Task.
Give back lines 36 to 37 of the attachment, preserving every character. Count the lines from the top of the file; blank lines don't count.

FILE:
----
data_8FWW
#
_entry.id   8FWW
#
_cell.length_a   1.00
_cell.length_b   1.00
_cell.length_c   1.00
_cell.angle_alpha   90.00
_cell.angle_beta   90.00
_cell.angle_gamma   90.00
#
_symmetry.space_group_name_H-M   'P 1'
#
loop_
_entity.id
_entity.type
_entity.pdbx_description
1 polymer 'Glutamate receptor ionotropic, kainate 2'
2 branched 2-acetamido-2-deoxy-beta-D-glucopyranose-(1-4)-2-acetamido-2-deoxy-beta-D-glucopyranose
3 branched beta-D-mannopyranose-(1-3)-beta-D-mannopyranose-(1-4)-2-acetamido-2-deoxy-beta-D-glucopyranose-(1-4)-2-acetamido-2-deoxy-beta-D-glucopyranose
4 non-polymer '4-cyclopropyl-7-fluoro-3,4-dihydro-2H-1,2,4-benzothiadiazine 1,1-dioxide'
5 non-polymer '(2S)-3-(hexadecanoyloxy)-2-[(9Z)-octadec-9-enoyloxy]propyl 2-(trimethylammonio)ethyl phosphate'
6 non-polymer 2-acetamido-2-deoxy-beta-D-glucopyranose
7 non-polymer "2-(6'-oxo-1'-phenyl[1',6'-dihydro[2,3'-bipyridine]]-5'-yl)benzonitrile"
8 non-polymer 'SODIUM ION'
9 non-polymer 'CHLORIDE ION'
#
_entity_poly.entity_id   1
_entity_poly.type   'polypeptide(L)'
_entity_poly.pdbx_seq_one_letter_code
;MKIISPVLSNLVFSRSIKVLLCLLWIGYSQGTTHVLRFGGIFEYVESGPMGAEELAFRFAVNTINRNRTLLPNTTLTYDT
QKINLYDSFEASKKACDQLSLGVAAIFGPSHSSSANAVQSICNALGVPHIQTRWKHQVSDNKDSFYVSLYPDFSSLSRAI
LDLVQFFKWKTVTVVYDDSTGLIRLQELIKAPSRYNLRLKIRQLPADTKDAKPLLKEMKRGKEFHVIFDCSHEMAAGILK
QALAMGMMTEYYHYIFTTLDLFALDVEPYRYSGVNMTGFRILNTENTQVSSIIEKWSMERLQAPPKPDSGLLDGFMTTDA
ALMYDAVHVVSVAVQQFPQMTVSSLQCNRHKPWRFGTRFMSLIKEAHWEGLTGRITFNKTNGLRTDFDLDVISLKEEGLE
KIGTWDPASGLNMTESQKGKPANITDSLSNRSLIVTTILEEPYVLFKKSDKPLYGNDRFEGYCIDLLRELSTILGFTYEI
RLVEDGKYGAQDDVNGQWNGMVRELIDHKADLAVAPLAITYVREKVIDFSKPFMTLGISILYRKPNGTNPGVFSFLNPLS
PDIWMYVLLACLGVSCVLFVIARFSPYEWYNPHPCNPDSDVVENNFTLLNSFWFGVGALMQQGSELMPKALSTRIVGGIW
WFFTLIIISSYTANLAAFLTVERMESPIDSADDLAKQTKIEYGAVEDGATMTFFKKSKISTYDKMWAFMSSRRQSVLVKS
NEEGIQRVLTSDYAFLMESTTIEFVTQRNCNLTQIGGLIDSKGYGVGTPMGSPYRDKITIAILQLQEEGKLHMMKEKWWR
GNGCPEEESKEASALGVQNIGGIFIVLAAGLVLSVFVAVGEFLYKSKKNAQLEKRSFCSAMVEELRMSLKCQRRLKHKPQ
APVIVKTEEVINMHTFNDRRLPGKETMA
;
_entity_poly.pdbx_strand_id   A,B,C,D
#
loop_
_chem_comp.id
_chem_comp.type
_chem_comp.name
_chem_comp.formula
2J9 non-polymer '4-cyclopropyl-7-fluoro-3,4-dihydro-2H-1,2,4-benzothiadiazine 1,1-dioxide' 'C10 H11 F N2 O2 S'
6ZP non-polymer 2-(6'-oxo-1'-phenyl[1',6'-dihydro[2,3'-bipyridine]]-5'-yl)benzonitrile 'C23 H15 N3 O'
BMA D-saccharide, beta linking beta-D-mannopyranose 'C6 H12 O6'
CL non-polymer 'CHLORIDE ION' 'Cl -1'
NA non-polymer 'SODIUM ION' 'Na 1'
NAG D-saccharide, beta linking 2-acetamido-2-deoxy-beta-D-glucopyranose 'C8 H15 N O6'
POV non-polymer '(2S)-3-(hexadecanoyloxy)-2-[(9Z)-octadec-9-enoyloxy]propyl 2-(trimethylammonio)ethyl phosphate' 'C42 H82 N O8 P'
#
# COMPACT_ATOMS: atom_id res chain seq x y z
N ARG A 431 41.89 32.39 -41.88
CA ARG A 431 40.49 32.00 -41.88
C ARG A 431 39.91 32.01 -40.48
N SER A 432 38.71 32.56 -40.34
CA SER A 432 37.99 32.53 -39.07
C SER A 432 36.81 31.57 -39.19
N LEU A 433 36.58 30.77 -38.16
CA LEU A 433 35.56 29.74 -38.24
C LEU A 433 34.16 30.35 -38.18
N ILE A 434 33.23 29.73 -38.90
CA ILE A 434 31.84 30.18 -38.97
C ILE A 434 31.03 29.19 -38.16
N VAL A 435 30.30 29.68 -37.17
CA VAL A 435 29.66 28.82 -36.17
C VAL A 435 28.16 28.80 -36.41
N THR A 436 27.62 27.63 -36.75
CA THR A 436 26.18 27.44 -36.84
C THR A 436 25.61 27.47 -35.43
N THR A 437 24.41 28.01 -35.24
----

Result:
KIGTWDPASGLNMTESQKGKPANITDSLSNRSLIVTTILEEPYVLFKKSDKPLYGNDRFEGYCIDLLRELSTILGFTYEI
RLVEDGKYGAQDDVNGQWNGMVRELIDHKADLAVAPLAITYVREKVIDFSKPFMTLGISILYRKPNGTNPGVFSFLNPLS